Ms. Reichert-Kral was one of 17 delegates on a June trade mission to China led by the Ohio Department of Development.
She spoke with groups of Chinese businessmen and said that Toledo generated interest among several investors.
The two biggest areas of interest concerned the Toledo region's rail industries and market for renewable energy, particularly wind, Ms. Reichert-Kral said.
Because wind turbines can be large and heavy and tough to transport, the Chinese saw Toledo as a good location to manufacture the components and ship them out via water and rail. The investors also looked favorably on Toledo's strong skilled-trades work force, intermodal assets, and its history in manufacturing.
She said the different wage standards between the United States and China wasn't a deal-breaker for the investors because there is a lot of automation in making high-tech components.
"They viewed Ohio as a very competitive location," Ms. Reichert-Kral said.
A survey by the Regional Growth Partnership, a northwest Ohio economic development agency, found at least 90 companies with foreign ownership in the 18-county region, many from Europe and Canada.
So far the agency hasn't identified any local Chinese firms, said Steve Weathers, president and chief executive officer.
He said his agency undertook the survey as part of its effort to attract foreign investment.
Common tools for luring outside businesses include tax credits, work-force training funds, and the strategy of financing a firm's facility in exchange for a long-term economic commitment.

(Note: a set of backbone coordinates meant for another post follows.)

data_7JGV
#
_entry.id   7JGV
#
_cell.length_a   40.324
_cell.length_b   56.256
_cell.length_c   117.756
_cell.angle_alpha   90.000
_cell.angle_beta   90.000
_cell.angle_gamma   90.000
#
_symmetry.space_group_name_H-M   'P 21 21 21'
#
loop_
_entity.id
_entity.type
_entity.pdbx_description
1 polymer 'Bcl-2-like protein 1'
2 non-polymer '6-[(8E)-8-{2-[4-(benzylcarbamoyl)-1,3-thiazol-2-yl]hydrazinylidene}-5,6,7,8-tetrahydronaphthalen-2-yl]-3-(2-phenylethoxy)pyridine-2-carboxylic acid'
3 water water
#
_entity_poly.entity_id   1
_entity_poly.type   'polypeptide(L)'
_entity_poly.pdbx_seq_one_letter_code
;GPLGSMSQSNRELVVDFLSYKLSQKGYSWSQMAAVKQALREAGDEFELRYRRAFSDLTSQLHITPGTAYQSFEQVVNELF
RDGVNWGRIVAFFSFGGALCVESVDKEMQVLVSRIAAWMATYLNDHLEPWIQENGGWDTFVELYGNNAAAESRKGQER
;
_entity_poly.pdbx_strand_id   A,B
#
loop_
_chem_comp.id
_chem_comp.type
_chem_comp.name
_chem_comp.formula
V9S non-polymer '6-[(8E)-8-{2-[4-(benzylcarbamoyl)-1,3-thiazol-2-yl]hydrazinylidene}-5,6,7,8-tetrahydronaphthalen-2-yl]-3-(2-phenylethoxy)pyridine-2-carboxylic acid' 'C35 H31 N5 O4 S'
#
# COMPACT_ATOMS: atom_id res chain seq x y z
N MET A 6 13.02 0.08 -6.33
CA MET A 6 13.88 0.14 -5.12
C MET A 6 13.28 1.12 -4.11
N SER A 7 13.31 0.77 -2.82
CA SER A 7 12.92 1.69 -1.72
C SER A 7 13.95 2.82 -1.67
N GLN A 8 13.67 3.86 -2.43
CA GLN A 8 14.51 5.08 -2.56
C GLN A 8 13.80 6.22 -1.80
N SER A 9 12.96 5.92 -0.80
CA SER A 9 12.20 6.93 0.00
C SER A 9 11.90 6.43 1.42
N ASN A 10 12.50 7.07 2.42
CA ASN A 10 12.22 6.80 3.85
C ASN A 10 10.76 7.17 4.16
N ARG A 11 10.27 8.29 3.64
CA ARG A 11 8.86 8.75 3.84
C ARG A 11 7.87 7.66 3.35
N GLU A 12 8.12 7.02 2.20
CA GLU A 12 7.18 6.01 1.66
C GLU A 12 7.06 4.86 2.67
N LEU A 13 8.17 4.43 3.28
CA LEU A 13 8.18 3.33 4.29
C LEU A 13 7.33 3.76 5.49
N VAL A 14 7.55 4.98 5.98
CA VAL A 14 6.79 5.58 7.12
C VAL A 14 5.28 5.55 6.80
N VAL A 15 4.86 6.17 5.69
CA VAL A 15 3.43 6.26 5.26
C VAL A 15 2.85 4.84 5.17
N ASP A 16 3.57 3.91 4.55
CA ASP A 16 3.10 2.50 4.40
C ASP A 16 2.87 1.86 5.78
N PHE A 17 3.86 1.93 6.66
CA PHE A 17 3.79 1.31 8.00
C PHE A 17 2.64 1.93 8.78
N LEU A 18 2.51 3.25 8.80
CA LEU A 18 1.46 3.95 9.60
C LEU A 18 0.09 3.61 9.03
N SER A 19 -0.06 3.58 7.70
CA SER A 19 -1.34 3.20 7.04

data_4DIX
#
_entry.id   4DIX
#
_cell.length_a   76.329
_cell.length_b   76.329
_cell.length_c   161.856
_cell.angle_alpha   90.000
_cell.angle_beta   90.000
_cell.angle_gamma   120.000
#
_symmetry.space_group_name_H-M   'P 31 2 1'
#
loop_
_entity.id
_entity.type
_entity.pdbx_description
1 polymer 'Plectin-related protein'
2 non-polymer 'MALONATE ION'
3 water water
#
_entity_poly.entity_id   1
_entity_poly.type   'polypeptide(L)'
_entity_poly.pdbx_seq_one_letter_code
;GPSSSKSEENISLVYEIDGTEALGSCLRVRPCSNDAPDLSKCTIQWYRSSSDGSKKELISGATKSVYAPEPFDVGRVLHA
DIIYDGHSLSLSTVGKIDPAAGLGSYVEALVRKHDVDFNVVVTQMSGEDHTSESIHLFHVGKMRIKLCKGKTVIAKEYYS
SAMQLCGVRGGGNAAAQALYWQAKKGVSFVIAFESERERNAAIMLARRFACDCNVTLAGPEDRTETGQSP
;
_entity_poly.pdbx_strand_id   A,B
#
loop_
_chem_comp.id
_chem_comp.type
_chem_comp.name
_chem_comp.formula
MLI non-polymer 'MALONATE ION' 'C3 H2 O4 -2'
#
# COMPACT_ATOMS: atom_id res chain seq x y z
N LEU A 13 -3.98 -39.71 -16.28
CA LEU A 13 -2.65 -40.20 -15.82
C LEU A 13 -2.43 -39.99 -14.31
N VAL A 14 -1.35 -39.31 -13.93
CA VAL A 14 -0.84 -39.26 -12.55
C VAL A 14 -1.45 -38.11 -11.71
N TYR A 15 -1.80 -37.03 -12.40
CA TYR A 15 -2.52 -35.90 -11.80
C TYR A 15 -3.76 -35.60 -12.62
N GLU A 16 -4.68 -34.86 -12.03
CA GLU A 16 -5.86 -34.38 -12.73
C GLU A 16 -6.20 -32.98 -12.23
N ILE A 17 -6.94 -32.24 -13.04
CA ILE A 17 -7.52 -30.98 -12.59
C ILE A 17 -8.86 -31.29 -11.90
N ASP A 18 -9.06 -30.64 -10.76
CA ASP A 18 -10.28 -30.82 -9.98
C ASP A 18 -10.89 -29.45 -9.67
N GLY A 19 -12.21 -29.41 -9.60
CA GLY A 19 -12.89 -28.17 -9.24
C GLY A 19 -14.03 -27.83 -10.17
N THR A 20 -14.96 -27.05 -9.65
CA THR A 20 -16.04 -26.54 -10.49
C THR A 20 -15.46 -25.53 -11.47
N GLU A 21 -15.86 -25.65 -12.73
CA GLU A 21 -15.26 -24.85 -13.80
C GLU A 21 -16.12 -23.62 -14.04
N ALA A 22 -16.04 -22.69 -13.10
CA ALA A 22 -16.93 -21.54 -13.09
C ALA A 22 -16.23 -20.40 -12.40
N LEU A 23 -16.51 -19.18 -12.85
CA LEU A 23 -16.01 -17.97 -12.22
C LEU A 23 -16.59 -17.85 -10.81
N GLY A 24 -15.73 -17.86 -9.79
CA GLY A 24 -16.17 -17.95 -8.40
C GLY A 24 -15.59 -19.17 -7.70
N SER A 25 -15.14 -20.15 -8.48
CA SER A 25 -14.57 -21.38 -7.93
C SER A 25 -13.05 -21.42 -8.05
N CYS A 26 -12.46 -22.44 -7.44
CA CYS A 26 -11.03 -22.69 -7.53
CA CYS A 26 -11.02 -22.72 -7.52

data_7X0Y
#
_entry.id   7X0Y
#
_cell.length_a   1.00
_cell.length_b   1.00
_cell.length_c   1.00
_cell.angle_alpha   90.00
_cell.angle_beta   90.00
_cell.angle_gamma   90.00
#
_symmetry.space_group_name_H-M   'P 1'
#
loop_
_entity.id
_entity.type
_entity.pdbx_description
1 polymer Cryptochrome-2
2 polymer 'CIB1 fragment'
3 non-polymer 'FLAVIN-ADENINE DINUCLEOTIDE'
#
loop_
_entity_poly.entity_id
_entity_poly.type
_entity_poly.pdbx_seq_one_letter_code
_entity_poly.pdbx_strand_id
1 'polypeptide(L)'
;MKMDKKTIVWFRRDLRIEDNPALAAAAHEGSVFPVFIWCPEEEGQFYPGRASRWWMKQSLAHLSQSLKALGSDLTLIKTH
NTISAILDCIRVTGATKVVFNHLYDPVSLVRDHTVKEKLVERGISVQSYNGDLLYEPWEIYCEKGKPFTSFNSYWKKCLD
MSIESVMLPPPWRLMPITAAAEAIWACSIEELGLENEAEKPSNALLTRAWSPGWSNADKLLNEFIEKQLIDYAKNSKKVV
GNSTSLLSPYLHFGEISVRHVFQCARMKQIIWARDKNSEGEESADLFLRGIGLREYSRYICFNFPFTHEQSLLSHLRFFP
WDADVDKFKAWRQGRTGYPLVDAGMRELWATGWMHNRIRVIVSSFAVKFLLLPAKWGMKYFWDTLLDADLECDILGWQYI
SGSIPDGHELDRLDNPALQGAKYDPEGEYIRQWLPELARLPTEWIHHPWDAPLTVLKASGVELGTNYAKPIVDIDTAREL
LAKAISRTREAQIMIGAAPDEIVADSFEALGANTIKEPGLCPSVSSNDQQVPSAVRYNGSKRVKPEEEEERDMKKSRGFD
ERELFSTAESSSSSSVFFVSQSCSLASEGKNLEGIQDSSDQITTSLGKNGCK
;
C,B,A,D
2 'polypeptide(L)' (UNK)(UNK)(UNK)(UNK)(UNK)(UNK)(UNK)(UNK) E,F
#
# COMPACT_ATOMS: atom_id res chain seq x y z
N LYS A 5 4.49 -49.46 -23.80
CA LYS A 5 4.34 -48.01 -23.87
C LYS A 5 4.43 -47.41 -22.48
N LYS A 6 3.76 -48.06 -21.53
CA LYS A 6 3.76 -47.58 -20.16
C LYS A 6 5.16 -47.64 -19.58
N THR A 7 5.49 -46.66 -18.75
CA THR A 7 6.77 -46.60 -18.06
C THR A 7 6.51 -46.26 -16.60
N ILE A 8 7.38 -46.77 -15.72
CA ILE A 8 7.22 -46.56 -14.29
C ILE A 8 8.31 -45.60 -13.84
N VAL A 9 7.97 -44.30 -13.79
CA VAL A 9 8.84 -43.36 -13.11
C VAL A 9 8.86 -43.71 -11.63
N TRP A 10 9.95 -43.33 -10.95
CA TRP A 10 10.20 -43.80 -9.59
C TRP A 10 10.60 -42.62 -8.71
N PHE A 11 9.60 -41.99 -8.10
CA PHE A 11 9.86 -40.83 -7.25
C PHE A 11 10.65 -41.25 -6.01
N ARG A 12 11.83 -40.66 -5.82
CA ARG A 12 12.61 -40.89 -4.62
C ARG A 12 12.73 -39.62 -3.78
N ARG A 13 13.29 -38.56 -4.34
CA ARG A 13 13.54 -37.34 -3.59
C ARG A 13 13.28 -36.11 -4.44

"Foreign companies do have a very positive impact on this region - job creation, capital investment, taxes being paid," Mr. Weathers said.
As an example of Chinese investment, state officials point to a 2009 deal in which Beijing West Industries Group paid $100 million to buy auto supplier Delphi's suspension and brake units, including intellectual property rights.
The industries group is partially owned by a Chinese state-owned steel maker and the Fangshan District government of Beijing, according to Chinese media reports.
China is Ohio's third-largest export market after Canada and Mexico, according to the Ohio Department of Development.
Mr. Shenkar, the OSU professor, said the Chinese in recent years have made a number of small-scale acquisitions of U.S. facilities, often with an eye to gaining technological expertise.
He anticipates the Chinese will in the future open larger-scale assembly plants in the United States, similar to what Japanese automakers did in the 1980s to gain market access, although "not tomorrow."
And if and when large-scale Chinese factories do appear on U.S. shores, the job opportunities for local workers may not always match the high-tech products churned out.
"If the design is done over there, and the development is done over there, and a lot of the production is done over there, we become an assembly operation," Mr. Shenkar said, "what they used to call a screwdriver plant."